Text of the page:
Merrimack County Courthouse (Concord, New Hampshire)
The Merrimack County Courthouse dates back to 1857, when the original structure was built to serve both the needs of city and county government functions. However, civic-focused buildings have occupied the land for which the building sits since 1790. Construction of a new city hall in 1904 allowed the county to take full ownership of the building, and it continues to function in that manner today.
Backstory and Context
Completion of the two-story, brick and granite Merrimack County Courthouse, occurred in 1857, although the land for which it sits has served civic purposes since 1790. Initially, the building functioned as the Concord town hall and court building, as well as home to city and county government offices. In 1904, the city moved to a new city hall and sold its interest in the building to the county.
The town of Concord built a townhouse in 1790 to use for government functions on the land now occupied by the historic courthouse, which was enlarged in 1823 upon creation of Merrimack county. The enlarged structure served both the county and the city until 1855 when it was deemed necessary to construct a new, larger building. Thus, from 1856-1857, the town financed and managed the construction of the now-historic building. The expansion and constant need for more space mirror the growth of Concord.
In 1904, the city sold its stake in the building when it moved to a new city hall. The county then decided to renovate rather than replace the building, removing many of the original classic-revival design features such as the original dome. In 1907, the building re-opened with its new look that included a Renaissance entry pavilion and a refaced brick exterior. Later, a modern wing was added to the east (front) side building.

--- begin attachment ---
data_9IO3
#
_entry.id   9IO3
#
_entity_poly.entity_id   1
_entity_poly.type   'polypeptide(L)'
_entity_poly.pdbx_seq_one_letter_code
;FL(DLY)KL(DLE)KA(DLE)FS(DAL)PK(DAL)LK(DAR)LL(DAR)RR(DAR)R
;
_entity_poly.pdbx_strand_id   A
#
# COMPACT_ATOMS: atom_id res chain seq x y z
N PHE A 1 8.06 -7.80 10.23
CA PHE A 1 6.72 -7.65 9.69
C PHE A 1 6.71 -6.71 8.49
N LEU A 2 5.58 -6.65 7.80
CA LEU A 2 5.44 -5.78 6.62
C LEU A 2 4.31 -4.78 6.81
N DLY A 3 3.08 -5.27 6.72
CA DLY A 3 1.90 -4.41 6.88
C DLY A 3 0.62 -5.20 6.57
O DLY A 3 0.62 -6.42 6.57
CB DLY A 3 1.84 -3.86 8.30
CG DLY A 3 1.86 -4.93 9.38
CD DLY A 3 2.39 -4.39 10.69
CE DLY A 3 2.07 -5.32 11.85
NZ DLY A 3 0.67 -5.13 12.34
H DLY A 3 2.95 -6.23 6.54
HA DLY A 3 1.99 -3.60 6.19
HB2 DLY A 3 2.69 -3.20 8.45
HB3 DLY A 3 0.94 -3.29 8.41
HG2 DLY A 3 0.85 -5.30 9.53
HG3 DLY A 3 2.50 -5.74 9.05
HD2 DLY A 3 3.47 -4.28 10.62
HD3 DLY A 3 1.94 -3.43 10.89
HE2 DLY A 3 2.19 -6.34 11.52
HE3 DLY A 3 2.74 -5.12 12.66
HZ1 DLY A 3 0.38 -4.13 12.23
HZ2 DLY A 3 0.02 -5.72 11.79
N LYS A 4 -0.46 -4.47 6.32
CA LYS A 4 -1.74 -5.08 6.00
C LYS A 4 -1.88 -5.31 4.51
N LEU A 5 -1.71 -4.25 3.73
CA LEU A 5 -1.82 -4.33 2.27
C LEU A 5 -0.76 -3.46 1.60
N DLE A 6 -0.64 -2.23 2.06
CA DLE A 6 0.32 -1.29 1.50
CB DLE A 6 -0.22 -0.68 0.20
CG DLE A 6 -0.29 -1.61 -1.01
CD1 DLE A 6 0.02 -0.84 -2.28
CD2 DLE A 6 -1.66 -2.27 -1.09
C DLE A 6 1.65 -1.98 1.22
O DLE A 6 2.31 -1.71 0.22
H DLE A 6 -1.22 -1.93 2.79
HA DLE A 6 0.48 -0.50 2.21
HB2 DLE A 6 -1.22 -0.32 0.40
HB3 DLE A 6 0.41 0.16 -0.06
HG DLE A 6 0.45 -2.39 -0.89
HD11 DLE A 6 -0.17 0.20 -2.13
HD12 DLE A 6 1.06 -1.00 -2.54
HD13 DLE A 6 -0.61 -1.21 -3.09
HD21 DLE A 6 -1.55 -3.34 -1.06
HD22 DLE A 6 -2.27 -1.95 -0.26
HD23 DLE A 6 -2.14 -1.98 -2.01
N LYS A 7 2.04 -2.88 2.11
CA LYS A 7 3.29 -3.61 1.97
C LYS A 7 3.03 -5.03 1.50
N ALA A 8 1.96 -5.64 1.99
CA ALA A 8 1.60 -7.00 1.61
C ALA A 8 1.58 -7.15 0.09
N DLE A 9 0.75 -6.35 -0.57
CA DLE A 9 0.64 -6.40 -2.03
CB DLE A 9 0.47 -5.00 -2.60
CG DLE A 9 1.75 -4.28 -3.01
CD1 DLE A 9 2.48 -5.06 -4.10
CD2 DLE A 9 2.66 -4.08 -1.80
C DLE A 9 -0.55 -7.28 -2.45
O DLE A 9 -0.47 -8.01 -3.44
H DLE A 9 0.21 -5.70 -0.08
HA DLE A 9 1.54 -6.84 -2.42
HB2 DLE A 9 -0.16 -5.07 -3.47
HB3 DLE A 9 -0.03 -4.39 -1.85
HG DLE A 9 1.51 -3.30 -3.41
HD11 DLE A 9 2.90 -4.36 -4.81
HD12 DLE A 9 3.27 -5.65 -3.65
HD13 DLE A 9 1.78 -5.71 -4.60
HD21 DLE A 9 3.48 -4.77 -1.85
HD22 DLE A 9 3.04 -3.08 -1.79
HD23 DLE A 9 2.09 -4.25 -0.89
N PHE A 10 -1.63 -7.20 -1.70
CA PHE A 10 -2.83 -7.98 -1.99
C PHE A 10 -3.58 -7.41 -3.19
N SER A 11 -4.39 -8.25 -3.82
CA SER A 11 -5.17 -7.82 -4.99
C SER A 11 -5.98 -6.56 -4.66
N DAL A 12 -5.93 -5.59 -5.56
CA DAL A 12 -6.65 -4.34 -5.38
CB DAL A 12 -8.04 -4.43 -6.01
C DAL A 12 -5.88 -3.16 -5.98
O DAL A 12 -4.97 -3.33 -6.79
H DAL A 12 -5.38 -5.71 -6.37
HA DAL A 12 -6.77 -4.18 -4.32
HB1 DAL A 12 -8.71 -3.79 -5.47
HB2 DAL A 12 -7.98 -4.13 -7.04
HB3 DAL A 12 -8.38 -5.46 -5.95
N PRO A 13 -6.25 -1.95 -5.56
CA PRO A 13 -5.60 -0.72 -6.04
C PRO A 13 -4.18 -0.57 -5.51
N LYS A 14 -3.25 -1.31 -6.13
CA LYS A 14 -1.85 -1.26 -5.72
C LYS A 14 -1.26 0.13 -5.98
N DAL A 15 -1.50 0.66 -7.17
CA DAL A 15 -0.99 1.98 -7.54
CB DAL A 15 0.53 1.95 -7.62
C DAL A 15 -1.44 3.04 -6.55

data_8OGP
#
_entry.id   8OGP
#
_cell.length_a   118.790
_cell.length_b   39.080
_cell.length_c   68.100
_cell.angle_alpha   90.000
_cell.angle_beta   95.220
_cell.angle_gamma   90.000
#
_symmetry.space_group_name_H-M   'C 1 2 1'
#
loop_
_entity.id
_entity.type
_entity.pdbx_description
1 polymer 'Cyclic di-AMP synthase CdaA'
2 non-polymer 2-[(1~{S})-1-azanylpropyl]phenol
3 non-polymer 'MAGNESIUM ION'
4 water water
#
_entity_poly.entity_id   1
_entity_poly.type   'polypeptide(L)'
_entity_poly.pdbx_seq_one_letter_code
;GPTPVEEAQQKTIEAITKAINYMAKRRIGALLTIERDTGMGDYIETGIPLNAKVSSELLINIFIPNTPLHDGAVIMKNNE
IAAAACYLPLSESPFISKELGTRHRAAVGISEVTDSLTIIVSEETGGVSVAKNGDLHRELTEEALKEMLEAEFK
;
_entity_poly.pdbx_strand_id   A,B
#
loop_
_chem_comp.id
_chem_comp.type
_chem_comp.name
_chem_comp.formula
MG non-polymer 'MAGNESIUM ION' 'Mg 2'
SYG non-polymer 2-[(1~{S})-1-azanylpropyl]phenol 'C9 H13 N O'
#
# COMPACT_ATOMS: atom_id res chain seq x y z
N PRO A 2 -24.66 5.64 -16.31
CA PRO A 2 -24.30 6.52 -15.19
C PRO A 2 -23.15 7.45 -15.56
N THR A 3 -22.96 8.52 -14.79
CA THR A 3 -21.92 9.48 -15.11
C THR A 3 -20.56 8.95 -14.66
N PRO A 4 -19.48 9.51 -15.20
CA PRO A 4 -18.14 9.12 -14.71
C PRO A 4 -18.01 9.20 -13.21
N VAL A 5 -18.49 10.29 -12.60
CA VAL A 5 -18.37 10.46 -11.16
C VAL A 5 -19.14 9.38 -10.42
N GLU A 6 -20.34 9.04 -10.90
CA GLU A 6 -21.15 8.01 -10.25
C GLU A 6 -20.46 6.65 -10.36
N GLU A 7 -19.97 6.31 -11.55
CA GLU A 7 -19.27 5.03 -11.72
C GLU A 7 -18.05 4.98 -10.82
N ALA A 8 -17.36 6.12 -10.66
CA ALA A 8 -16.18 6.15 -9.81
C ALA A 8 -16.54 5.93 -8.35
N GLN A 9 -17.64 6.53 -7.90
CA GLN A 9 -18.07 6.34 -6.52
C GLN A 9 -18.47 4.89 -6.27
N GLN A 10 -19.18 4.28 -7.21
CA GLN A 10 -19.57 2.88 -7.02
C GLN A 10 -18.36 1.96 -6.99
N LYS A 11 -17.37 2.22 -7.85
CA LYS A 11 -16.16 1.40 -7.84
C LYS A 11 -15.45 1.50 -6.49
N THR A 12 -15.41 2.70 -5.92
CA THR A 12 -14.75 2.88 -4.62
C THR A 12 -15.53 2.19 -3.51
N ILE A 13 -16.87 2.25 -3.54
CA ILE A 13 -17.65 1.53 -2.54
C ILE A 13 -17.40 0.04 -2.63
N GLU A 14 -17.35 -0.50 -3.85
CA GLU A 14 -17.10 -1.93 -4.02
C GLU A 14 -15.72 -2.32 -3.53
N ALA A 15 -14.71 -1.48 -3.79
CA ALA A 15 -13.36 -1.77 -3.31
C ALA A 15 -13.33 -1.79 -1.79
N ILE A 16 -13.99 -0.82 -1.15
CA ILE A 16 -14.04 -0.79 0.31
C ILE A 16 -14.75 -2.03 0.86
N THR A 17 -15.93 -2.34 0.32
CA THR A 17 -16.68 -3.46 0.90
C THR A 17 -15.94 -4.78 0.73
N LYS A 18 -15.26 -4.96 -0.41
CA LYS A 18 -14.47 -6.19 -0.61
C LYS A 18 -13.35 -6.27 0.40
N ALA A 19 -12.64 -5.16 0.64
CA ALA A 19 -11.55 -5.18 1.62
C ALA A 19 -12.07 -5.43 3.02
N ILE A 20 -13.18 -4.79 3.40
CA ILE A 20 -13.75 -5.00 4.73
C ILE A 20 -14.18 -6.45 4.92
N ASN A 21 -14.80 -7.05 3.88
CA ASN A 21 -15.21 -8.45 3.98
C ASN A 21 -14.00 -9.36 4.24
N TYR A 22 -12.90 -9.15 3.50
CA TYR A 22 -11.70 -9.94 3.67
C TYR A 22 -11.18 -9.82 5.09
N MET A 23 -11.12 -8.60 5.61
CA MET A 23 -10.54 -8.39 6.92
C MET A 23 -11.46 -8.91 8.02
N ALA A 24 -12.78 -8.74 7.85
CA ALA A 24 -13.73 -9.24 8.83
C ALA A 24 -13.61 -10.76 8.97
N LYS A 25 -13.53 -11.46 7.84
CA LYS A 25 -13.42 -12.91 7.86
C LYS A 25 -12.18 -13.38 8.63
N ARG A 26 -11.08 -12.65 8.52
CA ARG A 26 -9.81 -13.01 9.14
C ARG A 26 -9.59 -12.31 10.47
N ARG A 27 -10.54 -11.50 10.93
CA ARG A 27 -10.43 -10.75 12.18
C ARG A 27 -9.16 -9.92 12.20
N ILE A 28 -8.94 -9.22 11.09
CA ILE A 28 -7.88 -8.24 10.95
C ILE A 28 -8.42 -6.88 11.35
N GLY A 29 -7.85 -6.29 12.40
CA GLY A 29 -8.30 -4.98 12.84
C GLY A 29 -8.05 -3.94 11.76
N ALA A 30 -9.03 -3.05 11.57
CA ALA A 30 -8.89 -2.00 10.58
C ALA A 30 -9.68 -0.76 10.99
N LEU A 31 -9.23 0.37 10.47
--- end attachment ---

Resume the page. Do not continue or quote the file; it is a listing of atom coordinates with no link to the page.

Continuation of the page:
The panic of 1857 put an end to Joshua Foster's architectural practice, but he later enjoyed exceptional influence with the creation in 1872 of Foster's Daily Democrat newspaper in Dover, New Hampshire. Meanwhile, George S. Forrest, who planned the 1907 renovation, enjoyed success as an architect in the Concord firm of Kimball, Danforth, and Forrest. This firm went on to design several prominent buildings throughout New Hampshire, including the A.E. Tilton House in Tilton, the Town Hall in Bradford, the Methodist Church in Pembroke, and the South Congregational Church in Concord.
In 2018, construction of a new courthouse to the rear of the building was completed (officially dedicated in March of 2019), and allowed county offices to move back into the original building. The building remains the home to county offices, several courts, and as a branch of the country sheriff.
Fernald, Bruce. "Nomination Form: Merrimack County Courthouse." National Register of Historic Places. nps.gov. November 27, 1979. https://npgallery.nps.gov/GetAsset/992ded87-e095-4101-b826-0b3649e334da
Lyford, James O., ed. "History of Concord, New Hampshire From the Original Grant in Seventeen Hundred and Twenty-Five to the Opening of the Twentieth Century." City History Commission. Concord, New Hampshire. Accessed September 16, 2019. http://concordnh.gov/1047/Lyfords-History-of-Concord.
Monitor Staff. "New Merrimack County Superior Courthouse Dedicated." Concord Monitor (Concord) March 26th 2019. , Politics sec. https://www.concordmonitor.com/Tour-dedication-24406819
New Hampshire Historical Society. Accessed October 21, 2019. https://www.nhhistory.org/.
By User:Magicpiano - Own work, CC BY-SA 4.0, https://commons.wikimedia.org/w/index.php?curid=25130097